In my head, I want to say, “Please leave me alone until this pandemic ends because I cannot fathom taking on one more responsibility right now and we are just trying to survive this madness,” but obviously that’s not the professional answer! My boss agrees on my priorities, but I can’t seem to shake the guilt when I know this rep is also trying to make sure their business survives. The times I’ve attempted to push back, the sales tactics kick in and make me feel worse. Any advice on how to phrase a professional “leave me alone, temporarily” or how to let go of my guilt?

It’s actually kinder to be straightforward with them! It saves them time and helps them plan if they know they’re not getting business from you any time soon. So be up-front and say something like, “We’ve really cut back because of Covid and won’t be able to do any work with you for at least the next two quarters. I hope we can in the future, but for now, I’d say check back with me in August” (or whatever timeline you think makes sense … and don’t make it shorter just to soften it). Or you could say, “I’d love to give you a timeline for when to check back, but realistically we won’t be able to do anything until the pandemic is over. I’ll contact you at whatever point we’re able to work on something again.”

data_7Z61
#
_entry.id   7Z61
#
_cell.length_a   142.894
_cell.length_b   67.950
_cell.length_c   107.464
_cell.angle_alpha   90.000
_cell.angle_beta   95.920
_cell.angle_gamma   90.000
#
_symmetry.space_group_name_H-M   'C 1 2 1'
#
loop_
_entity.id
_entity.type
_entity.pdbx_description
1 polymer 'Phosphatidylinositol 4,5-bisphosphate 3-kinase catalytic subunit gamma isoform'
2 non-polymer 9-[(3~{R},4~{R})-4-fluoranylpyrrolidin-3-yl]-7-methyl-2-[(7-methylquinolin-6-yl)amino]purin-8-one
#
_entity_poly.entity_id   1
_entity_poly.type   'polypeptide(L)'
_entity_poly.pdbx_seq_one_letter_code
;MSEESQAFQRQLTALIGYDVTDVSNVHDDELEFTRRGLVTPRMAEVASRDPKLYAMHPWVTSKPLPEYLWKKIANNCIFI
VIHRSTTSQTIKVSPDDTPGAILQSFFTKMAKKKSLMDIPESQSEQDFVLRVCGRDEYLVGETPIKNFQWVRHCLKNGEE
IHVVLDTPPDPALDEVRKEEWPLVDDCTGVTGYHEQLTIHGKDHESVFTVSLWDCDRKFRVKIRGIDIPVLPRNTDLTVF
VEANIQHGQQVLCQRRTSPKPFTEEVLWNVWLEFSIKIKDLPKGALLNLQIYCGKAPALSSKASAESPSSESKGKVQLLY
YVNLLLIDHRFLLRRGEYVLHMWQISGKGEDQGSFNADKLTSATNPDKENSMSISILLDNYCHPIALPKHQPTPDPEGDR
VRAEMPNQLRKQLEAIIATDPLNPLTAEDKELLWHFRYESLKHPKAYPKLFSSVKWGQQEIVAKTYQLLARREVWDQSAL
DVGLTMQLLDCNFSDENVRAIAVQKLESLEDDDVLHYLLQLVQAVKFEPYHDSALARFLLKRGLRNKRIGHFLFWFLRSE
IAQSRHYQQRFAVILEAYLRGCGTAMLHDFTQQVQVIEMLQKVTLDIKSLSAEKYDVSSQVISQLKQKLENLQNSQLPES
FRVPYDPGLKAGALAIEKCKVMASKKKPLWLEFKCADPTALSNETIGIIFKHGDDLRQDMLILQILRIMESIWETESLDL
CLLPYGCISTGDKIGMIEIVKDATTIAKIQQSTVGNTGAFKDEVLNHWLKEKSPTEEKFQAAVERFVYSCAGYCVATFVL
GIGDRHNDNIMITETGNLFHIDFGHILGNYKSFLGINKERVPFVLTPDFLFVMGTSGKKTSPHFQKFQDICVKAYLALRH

5. What should I say in a cover letter for a job I’m already doing part-time?

I am currently employed on a part-time contract for a job that has just posted the role as a full-time position. I am trying to write a cover letter and I am unsure of how to approach this. I know I cannot just say “I am perfect for the job because I already do it really well.”

This is a “show, don’t tell” situation. Don’t just announce that you’re perfect for the job or that you do it well; show that by sharing specifics about what you’ve achieved in your time doing the work. For example, “By doing XYZ, I was able to clear out a backlog of three months of overdue invoices and we’re now consistently on time for all payments” or “My work spotting and fixing errors in the membership database caused our March mailing to have our lowest-ever return rate” or so forth.

Basically, imagine you’re writing to an employer who you don’t already work for and need to explain how you’ve excelled at your current job. Don’t assume they know the details; spell them out. (Often people in your shoes figure, “Well, they already know about the work I’m doing.” But they may not know with the same level of detail that you do, and some of the people involved in hiring may not know at all. Help them see!)